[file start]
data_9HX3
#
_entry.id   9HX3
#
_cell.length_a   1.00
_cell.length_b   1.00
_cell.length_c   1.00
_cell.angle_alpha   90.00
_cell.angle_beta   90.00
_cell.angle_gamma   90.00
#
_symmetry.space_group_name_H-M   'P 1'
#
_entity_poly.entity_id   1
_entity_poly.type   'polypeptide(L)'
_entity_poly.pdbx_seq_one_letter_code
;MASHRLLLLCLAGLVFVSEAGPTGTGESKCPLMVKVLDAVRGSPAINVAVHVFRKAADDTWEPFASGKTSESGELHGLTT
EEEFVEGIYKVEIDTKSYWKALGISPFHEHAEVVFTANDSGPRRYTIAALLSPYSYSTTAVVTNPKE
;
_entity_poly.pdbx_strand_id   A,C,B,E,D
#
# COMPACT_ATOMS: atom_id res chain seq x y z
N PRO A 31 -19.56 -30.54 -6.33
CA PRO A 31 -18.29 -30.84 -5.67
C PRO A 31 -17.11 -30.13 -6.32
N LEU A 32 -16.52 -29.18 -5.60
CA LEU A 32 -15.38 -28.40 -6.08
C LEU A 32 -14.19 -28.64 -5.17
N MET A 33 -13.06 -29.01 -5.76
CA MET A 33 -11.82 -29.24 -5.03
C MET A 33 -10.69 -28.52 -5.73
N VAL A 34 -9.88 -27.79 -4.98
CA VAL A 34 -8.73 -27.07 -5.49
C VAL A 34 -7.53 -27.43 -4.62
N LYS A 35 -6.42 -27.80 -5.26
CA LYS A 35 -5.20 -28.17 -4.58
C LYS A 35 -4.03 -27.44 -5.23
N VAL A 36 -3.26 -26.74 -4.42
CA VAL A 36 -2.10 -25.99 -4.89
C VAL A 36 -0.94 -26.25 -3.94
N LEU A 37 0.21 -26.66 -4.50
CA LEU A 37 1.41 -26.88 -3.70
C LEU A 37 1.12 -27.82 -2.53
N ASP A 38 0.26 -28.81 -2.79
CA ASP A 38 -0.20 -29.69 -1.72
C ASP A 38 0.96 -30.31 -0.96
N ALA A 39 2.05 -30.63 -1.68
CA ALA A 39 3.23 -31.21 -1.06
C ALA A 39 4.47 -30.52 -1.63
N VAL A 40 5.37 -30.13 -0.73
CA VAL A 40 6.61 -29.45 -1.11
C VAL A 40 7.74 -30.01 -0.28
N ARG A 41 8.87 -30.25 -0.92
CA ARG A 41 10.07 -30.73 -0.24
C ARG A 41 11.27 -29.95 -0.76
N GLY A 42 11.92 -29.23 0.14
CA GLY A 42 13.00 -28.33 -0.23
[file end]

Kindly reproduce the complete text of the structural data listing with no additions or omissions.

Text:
data_9HX3
#
_entry.id   9HX3
#
_cell.length_a   1.00
_cell.length_b   1.00
_cell.length_c   1.00
_cell.angle_alpha   90.00
_cell.angle_beta   90.00
_cell.angle_gamma   90.00
#
_symmetry.space_group_name_H-M   'P 1'
#
_entity_poly.entity_id   1
_entity_poly.type   'polypeptide(L)'
_entity_poly.pdbx_seq_one_letter_code
;MASHRLLLLCLAGLVFVSEAGPTGTGESKCPLMVKVLDAVRGSPAINVAVHVFRKAADDTWEPFASGKTSESGELHGLTT
EEEFVEGIYKVEIDTKSYWKALGISPFHEHAEVVFTANDSGPRRYTIAALLSPYSYSTTAVVTNPKE
;
_entity_poly.pdbx_strand_id   A,C,B,E,D
#
# COMPACT_ATOMS: atom_id res chain seq x y z
N PRO A 31 -19.56 -30.54 -6.33
CA PRO A 31 -18.29 -30.84 -5.67
C PRO A 31 -17.11 -30.13 -6.32
N LEU A 32 -16.52 -29.18 -5.60
CA LEU A 32 -15.38 -28.40 -6.08
C LEU A 32 -14.19 -28.64 -5.17
N MET A 33 -13.06 -29.01 -5.76
CA MET A 33 -11.82 -29.24 -5.03
C MET A 33 -10.69 -28.52 -5.73
N VAL A 34 -9.88 -27.79 -4.98
CA VAL A 34 -8.73 -27.07 -5.49
C VAL A 34 -7.53 -27.43 -4.62
N LYS A 35 -6.42 -27.80 -5.26
CA LYS A 35 -5.20 -28.17 -4.58
C LYS A 35 -4.03 -27.44 -5.23
N VAL A 36 -3.26 -26.74 -4.42
CA VAL A 36 -2.10 -25.99 -4.89
C VAL A 36 -0.94 -26.25 -3.94
N LEU A 37 0.21 -26.66 -4.50
CA LEU A 37 1.41 -26.88 -3.70
C LEU A 37 1.12 -27.82 -2.53
N ASP A 38 0.26 -28.81 -2.79
CA ASP A 38 -0.20 -29.69 -1.72
C ASP A 38 0.96 -30.31 -0.96
N ALA A 39 2.05 -30.63 -1.68
CA ALA A 39 3.23 -31.21 -1.06
C ALA A 39 4.47 -30.52 -1.63
N VAL A 40 5.37 -30.13 -0.73
CA VAL A 40 6.61 -29.45 -1.11
C VAL A 40 7.74 -30.01 -0.28
N ARG A 41 8.87 -30.25 -0.92
CA ARG A 41 10.07 -30.73 -0.24
C ARG A 41 11.27 -29.95 -0.76
N GLY A 42 11.92 -29.23 0.14
CA GLY A 42 13.00 -28.33 -0.23